Document Type


Degree Name

Master of Arts (MA)



Program Name/Specialization

Developmental Psychology


Faculty of Science

First Advisor

Dr. Kim Roberts

Advisor Role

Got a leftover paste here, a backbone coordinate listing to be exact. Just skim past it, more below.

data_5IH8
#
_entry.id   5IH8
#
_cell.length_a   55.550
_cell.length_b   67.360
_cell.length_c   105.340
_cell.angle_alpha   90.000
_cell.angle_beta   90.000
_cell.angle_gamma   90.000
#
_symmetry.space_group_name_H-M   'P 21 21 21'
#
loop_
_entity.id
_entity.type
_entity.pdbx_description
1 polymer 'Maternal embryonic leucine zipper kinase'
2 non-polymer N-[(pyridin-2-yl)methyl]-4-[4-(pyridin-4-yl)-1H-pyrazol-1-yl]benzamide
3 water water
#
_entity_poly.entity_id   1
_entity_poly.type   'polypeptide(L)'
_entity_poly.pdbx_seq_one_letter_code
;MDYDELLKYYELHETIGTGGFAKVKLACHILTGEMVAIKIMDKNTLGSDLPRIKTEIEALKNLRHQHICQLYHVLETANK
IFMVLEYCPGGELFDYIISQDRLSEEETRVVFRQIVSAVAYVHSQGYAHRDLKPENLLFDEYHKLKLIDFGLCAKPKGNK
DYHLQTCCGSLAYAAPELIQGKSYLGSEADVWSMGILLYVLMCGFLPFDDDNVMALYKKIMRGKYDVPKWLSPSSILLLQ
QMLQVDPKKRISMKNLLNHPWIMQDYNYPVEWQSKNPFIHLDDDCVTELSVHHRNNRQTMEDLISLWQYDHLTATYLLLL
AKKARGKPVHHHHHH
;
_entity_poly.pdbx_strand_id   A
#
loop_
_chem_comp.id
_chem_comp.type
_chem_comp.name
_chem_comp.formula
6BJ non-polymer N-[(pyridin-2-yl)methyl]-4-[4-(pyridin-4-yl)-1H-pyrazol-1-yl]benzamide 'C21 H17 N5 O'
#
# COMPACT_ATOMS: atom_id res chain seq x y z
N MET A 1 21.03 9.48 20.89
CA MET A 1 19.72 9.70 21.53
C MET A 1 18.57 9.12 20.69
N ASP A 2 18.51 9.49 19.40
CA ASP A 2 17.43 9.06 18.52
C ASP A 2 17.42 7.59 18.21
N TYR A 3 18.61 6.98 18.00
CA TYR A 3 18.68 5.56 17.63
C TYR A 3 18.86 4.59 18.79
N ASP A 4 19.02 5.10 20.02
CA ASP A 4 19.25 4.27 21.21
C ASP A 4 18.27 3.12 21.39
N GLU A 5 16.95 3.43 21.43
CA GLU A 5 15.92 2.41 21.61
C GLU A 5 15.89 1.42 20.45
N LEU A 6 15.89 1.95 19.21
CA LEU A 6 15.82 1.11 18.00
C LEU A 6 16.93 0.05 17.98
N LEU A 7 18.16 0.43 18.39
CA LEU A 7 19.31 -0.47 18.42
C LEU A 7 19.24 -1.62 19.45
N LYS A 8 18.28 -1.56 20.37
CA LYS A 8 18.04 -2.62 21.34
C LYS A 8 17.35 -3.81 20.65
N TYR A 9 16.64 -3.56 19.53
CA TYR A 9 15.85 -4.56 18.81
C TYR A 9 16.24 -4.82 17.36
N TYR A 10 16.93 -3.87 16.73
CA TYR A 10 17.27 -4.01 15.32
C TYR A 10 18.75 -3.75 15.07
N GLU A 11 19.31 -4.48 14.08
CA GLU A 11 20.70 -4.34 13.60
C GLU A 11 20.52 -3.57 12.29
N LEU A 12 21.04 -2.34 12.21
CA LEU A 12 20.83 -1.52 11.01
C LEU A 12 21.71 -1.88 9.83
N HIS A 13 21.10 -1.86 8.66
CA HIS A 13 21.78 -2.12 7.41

Research on script memory shows that individuals have a difficult time isolating single instances of a repeated event because a generic script (e.g., one has a generic script for typical grocery shopping; grab a cart, gather items, then pay) has formed over time. Scripts capture the “gist” of what usually happens and allow individuals to predict what probably occurred based on the robustness of the script. Thus, individuals are able to identify details of what occurs; however, piecing which details came from a particular incident poses its challenges, especially for children. Source monitoring is the ability to accurately differentiate sources (e.g., “Was I at Sobeys or was I at Zehrs?”) and state the details which occurred during this one incident. Due to the formation of scripts and their general representation, it is challenging to source monitor. Federal laws require children testifying in court regarding abuse to give specific details of one incident in order to be credible. However, as described, due to the formation of scripts, the accuracy or ability to monitor the source of these details is jeopardized. The present study examined an interview technique focusing on “different times” (often referred to as “deviations”) from scripted memories which may aid children in accurately recalling details from particular incidents. Children (N = 89, 5-6 and 7-8-year olds) participated in five repeated incidents (referred to as “events”) where for half of the children, the fourth event was “different” from the usual script (e.g., one event was about animals and the other events were about the human body). Children in the control condition also engaged in five events, however, there was no “different event” in which half of the children experienced all five events about the human body and for the other half, all events were about animals. Three to seven days after the fifth (final) event, children were interviewed and asked to talk about the fourth event. For the “different” condition, this was a deviation from the usual event script, and for the control condition the fourth day is a usual scripted event-no “different event”. Results revealed that children in the “different” condition had higher accuracy scores as well as lower errors in the details provided compared to the control condition. However, the different condition did not recall a higher number of details about the events compared to those in the control condition. Additionally, both 7-8-year olds and 5-6-year olds performed equally well on accuracy scores and number of errors mentioned. Conclusions from this study reveal that focusing on deviations or “different days” aids children in reducing errors in the information they provide about that day compared to a “usual” scripted day. These findings could be beneficial for the types of questions forensic interviewers use with children who are testifying in court about multiple repeated events. Specifically, asking children questions about a time that stood out to them (i.e., a “different time”) could be beneficial for increasing source monitoring and number of details children describe, ultimately helping the child to become more credible in their testimony.

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